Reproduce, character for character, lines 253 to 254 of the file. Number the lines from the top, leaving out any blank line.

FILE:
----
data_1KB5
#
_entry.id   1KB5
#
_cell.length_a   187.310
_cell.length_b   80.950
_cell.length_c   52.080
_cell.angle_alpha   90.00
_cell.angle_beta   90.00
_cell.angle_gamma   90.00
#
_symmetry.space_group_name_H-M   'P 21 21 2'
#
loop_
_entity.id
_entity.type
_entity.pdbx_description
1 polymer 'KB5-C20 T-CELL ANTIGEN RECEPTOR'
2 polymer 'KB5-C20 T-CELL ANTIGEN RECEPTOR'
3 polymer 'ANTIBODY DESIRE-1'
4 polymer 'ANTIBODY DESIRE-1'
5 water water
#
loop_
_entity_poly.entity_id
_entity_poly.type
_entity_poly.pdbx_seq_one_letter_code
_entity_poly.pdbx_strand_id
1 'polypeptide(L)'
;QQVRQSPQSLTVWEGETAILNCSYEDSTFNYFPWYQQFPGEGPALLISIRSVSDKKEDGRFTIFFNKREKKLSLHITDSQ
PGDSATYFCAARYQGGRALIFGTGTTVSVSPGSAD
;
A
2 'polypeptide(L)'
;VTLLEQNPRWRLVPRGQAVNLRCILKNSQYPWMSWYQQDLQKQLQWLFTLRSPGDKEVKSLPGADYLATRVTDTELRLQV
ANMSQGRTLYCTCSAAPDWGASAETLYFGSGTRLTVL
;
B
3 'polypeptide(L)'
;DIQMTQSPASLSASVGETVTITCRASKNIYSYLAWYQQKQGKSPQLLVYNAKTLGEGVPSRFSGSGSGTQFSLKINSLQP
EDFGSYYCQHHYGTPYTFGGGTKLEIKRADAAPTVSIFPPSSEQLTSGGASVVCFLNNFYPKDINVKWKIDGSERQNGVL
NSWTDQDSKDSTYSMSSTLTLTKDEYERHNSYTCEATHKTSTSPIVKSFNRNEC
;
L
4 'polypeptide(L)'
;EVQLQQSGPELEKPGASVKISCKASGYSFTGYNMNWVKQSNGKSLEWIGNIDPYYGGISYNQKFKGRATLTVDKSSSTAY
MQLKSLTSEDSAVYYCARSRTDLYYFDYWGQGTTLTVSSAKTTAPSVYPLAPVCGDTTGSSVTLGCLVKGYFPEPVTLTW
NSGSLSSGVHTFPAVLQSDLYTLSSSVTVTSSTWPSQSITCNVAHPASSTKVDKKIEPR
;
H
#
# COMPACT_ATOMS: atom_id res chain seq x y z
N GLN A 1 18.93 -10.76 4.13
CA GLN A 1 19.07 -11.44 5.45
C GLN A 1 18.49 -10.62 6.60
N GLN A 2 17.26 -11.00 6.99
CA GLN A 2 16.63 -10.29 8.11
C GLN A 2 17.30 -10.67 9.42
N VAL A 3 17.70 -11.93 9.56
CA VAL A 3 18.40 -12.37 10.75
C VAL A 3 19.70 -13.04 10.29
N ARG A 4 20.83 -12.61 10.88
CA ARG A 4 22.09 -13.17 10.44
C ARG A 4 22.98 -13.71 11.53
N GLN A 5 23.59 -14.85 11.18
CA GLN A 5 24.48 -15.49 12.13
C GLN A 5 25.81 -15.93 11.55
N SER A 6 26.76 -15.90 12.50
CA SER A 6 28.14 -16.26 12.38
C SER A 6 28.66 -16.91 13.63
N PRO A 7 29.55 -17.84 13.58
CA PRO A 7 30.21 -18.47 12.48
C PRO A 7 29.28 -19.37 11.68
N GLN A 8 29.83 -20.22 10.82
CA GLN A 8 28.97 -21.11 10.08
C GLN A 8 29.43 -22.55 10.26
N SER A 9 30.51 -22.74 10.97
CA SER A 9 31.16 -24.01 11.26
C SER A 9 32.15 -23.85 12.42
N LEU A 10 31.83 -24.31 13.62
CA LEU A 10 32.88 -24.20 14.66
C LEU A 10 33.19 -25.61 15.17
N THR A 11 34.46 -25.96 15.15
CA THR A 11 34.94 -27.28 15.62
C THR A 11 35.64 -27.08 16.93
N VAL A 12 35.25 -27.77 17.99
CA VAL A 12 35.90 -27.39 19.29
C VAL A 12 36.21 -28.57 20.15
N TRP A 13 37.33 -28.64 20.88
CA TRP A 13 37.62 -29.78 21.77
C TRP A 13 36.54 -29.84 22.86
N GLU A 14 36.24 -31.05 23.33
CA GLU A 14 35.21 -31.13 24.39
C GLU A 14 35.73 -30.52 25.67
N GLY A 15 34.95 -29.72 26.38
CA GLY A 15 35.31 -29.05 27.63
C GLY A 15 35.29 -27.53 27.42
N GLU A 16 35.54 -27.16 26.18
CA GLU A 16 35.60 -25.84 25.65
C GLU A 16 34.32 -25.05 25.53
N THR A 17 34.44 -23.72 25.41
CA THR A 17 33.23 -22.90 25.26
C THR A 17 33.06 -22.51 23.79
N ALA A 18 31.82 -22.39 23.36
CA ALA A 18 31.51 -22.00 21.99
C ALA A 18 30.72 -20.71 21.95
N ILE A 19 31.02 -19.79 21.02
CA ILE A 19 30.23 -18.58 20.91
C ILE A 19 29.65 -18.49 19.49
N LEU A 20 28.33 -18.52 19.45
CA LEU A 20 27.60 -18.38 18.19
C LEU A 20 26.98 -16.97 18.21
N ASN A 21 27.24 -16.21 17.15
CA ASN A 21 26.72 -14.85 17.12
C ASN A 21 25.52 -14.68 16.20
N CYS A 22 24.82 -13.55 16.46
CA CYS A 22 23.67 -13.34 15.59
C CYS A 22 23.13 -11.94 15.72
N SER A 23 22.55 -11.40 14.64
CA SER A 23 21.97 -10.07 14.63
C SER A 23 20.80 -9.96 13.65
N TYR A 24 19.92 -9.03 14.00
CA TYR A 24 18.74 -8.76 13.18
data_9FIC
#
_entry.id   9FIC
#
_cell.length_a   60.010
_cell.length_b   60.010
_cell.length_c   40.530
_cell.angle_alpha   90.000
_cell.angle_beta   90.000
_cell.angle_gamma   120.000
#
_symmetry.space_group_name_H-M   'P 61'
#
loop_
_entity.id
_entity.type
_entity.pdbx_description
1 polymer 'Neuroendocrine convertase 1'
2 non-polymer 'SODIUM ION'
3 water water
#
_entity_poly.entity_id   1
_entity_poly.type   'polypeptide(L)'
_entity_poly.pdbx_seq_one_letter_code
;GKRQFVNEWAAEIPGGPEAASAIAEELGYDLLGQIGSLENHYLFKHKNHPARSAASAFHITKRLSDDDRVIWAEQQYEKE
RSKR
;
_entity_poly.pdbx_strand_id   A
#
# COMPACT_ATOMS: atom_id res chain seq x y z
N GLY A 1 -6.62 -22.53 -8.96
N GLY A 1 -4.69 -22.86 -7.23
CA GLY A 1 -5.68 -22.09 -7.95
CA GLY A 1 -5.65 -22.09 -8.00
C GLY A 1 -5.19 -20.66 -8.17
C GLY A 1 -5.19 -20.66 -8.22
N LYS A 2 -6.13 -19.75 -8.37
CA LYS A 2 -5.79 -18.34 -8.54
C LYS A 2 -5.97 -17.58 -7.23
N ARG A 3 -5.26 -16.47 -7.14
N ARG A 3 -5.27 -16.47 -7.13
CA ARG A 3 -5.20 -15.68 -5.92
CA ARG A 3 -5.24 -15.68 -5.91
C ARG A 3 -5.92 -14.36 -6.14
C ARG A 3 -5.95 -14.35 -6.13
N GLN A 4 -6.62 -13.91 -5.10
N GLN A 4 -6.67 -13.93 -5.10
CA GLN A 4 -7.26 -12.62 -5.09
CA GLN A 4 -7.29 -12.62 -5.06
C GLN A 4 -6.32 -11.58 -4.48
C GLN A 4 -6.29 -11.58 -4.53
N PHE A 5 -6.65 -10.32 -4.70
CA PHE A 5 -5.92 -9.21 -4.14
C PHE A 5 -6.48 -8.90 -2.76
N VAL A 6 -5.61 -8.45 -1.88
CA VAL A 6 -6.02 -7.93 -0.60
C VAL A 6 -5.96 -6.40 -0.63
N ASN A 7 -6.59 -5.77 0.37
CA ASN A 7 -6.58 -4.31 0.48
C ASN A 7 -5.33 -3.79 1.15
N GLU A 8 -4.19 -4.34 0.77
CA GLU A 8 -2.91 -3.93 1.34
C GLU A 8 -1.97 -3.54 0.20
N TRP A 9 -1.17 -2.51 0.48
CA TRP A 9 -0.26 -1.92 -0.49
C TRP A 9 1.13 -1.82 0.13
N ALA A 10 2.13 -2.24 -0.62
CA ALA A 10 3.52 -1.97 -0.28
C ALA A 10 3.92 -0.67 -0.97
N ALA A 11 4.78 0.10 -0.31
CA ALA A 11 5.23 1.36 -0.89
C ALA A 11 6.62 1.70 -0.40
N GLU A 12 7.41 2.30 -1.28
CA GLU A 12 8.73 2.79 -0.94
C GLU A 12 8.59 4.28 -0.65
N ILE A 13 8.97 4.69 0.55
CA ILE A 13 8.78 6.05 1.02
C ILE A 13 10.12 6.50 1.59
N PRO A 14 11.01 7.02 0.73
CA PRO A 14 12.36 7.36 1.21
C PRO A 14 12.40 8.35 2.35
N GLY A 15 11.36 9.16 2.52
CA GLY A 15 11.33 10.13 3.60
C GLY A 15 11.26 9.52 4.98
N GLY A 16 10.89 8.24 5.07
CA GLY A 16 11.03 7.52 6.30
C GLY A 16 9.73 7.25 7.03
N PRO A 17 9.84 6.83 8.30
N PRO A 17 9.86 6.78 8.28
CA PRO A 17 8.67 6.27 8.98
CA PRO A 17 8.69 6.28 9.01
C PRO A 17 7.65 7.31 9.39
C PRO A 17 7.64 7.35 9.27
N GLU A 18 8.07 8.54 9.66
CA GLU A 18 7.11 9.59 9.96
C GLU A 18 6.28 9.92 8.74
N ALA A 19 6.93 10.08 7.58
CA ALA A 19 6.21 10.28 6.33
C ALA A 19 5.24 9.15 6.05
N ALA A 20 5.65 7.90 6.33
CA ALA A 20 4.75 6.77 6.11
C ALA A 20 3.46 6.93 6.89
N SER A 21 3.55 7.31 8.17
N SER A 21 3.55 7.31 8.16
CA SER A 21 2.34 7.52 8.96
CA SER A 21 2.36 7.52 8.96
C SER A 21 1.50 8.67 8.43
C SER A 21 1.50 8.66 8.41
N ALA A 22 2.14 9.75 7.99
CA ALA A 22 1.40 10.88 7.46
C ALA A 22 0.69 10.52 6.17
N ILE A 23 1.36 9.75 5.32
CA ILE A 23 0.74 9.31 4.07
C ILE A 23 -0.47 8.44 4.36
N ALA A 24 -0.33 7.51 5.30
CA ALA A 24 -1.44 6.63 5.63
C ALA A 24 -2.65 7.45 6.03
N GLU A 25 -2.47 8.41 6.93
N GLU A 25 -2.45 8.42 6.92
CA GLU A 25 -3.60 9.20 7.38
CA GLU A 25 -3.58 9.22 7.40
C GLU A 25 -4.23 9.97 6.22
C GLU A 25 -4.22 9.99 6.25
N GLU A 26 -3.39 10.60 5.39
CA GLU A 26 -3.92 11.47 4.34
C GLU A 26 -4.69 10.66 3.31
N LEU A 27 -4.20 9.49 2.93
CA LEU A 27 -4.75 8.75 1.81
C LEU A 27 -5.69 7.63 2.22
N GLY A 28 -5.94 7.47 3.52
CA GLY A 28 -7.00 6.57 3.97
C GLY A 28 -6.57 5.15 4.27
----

N GLY A 28 -5.94 7.47 3.52
CA GLY A 28 -7.00 6.57 3.97